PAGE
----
The religious-theme doesn't end there either, with the Island also home to the huge St. Thomas' Church, the neo-Gothic Church of St. Pierre-le-Vieux, the Romanesque Church of St. Etienne and the more modest Church of St. Pierre-le-Jeune.
The German influence on Strasbourg is evident in a number of buildings aside from the Cathedral, but two in particular stand out. The first of these is the Maison Kammerzell, a beautifully preserved medieval building first constructed in 1427 when the city was part of the Holy Roman Empire. Despite changes in 1467 and 1589, the Maison's Gothic beauty is still intact and further magnified by the outstanding frescoes on the interior.
Counter-balancing the quaintness of the Maison, the second of these is the overwhelming Palais du Rhin. Built between 1884 and 1889 in a broadly neo-classical style, the Palace was established as a symbol of German imperialism and used as a residence by the Kaiser. Standing today as a French Historical Monument, the irony of its status certainly doesn't detract from its beauty.
The French influence naturally also pervades much of the city in areas such as Petite France (home to some of the prettiest buildings in Strasbourg) and enshrined in structures like the Chambre de Commerce et d'Industrie and the neo-classical Opera House.
Outside of Strasbourg, there are some fine buildings to be found. One of the most popular attractions in the department is the Château du Haut-Koenigsbourg in Orschwiller. Situated in the Vosges mountain and originating from the 12th century, the castle was restored in the 20th century and is now a National Historic Site. Also well worth checking out are the 13th century Saint-Georges Church in Sélestat and the 18th century Château des Rohan. However, sightseeing is an easy task in Bas-Rhin, such is the wealth of material on offer.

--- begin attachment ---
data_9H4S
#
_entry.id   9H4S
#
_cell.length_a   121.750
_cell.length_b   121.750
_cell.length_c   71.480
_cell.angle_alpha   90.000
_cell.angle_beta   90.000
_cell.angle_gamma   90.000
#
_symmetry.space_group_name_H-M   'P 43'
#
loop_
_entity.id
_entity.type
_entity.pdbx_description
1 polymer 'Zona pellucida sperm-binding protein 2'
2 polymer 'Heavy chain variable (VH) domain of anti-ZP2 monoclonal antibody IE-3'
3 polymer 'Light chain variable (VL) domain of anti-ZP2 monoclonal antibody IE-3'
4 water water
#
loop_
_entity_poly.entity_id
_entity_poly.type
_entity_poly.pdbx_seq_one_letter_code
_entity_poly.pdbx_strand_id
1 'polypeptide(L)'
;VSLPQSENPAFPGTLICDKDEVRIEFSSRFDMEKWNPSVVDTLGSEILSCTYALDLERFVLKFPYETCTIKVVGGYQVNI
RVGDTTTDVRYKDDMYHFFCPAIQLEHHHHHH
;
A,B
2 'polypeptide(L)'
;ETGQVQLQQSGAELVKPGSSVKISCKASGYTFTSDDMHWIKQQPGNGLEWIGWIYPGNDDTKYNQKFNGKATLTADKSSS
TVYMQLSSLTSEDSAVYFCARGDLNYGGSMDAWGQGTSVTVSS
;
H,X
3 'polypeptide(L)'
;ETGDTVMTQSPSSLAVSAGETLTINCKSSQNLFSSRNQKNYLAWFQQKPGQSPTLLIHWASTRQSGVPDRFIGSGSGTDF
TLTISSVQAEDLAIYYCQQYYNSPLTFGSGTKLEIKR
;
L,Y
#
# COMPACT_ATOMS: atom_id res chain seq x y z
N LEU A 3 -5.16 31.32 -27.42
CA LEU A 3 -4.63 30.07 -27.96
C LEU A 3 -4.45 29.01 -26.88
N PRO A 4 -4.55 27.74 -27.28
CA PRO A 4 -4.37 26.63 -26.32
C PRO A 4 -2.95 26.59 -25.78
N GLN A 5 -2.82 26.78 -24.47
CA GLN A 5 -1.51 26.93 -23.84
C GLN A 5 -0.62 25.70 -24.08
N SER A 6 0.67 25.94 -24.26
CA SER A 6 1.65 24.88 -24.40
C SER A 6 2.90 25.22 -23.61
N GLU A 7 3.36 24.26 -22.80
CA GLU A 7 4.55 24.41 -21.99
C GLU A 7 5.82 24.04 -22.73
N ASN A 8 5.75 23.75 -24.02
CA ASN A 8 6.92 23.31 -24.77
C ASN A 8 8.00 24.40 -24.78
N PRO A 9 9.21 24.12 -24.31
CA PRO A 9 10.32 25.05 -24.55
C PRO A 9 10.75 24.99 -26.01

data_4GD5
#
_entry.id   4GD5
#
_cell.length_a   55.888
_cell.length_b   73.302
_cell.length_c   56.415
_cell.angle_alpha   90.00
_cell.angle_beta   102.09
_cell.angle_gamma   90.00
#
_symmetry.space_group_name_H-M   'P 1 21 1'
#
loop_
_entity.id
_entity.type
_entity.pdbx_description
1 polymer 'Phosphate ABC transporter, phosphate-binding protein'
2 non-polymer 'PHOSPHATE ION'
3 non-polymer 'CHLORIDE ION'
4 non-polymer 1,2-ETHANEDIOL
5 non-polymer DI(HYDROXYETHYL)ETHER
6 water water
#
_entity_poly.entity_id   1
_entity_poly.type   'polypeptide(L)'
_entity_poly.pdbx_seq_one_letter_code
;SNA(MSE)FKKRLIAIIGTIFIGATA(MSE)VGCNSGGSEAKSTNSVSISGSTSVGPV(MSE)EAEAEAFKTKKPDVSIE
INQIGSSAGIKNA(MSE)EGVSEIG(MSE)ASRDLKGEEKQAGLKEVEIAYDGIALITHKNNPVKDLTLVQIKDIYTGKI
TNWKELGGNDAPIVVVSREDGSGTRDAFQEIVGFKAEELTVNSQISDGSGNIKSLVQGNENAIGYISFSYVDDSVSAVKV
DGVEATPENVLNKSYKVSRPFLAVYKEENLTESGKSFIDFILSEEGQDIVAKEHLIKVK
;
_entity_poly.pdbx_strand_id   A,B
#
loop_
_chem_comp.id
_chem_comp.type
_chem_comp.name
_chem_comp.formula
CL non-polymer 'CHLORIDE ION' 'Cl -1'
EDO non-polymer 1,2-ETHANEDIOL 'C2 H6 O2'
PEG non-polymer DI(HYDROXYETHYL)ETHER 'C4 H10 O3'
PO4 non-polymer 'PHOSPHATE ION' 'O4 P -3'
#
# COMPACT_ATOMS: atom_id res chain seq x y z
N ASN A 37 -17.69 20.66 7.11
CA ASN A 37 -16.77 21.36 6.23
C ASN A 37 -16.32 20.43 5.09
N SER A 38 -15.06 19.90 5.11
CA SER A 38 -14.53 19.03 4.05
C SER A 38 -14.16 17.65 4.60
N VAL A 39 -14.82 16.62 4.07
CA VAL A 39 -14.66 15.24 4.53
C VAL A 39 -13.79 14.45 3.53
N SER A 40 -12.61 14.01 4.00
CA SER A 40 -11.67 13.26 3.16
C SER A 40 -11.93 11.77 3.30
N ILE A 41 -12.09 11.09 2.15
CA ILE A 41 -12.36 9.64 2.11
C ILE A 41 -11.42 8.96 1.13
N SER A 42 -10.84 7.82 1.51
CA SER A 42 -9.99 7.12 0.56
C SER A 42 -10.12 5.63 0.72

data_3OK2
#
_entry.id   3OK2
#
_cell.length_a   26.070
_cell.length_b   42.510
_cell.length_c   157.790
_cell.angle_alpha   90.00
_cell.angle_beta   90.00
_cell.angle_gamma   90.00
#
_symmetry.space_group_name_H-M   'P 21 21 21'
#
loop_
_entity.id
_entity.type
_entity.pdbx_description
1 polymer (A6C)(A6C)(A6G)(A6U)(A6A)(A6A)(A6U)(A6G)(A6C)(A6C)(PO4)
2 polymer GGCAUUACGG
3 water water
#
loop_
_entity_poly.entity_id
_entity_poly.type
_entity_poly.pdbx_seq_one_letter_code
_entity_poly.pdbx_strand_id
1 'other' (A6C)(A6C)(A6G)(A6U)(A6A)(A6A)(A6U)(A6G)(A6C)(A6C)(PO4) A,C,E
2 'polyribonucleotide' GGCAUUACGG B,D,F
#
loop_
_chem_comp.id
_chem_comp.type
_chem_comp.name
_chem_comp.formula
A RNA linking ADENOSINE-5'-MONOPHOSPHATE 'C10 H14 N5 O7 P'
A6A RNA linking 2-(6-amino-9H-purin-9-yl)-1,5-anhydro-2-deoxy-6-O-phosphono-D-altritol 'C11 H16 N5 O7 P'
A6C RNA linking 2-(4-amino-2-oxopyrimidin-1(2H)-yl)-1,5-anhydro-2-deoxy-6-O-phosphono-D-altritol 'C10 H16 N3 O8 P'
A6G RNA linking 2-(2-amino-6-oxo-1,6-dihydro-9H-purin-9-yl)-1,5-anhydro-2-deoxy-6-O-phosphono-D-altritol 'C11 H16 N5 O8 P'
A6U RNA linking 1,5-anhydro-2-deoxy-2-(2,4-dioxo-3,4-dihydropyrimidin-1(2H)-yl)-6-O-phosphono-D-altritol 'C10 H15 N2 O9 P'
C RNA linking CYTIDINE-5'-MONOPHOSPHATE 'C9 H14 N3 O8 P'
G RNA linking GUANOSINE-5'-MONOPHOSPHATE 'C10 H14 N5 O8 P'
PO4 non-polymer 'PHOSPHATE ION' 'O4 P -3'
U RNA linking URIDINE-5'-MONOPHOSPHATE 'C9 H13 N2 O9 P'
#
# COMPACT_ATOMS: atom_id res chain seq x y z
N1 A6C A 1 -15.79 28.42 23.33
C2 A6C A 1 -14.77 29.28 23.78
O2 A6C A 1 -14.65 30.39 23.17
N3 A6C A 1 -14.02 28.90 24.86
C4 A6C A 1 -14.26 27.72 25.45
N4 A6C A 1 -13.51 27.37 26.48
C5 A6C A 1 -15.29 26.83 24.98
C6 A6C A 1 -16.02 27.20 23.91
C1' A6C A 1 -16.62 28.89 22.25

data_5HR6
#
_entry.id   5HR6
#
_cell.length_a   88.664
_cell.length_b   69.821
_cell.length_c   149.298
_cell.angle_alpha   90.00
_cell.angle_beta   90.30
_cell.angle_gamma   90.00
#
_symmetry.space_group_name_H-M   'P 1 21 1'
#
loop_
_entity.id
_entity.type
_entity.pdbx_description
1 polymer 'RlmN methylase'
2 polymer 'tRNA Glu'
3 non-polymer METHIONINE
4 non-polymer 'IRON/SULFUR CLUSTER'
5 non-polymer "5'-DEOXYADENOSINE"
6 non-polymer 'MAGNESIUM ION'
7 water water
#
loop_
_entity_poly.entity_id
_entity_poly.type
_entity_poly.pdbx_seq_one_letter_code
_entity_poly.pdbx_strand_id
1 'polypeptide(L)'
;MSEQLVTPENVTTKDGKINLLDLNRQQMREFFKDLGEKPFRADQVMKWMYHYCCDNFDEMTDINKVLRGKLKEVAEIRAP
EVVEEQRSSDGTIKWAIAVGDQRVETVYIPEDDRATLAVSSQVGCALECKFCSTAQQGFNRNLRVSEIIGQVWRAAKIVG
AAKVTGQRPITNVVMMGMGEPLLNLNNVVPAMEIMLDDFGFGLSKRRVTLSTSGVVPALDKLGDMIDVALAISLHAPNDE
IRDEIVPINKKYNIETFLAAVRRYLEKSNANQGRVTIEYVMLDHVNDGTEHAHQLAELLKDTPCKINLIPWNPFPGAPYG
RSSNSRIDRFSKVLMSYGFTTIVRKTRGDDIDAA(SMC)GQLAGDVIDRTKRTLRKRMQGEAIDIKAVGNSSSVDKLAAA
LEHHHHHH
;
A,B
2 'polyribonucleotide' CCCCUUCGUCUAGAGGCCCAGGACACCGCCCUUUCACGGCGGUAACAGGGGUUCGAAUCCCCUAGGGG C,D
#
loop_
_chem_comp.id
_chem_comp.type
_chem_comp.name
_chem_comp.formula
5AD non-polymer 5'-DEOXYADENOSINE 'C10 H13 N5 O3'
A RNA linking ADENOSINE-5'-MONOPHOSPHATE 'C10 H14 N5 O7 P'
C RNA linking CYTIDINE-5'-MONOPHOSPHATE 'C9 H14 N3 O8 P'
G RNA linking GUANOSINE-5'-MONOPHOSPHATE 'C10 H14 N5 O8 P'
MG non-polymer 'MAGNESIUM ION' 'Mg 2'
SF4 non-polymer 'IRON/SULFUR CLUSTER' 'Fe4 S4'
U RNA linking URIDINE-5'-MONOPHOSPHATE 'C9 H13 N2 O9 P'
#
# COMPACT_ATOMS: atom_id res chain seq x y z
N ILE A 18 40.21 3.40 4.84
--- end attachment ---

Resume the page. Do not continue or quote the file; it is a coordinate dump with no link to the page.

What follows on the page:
Bas-Rhin is generally more a vicinity for culture vultures, but there are a few decent areas for families. The Planetarium in Strasbourg and La Volerie des Aigles zoo in Kintzheim are good options for days out. Sports fans will also be interested in RC Strasbourg, the city's football team, who play their games in Ligue 2 at the Stade de la Minau.
Museums, galleries and culture
Strasbourg has a stunning array of culture, with some 15 museums and galleries. Three of these are located in the beautiful Baroque-style Palais Rohan – the Decorative Arts Museum, the Archaeological Museum and the Museum of Fine Arts. The latter is an especial delight, with an outstanding collection of historical European art, including works by Goya, Tintoretto, Botticelli, Rubens, El Greco and many more.
Beyond the Palace, the Musée de l'Oeuvre Notre-Dame (specialising in medieval and Renaissance art, with tapestries, sculptures and stained glass), the Musée d'Art Moderne et Contemporain de Strasbourg (mainly French and German art) and the Musée Zoologique are also excellent.
There are a number of fine museums outside of Strasbourg as well, such as the Alsatian Museum in Haguenau and La Musée de la Chartreuse in Molsheim, both focusing on regional history.
However, if you want a musical or theatrical performance, Strasbourg is the place to go yet again, being home to a Philharmonic Orchestra, the Opéra National du Rhin and the Théâtre National de Strasbourg.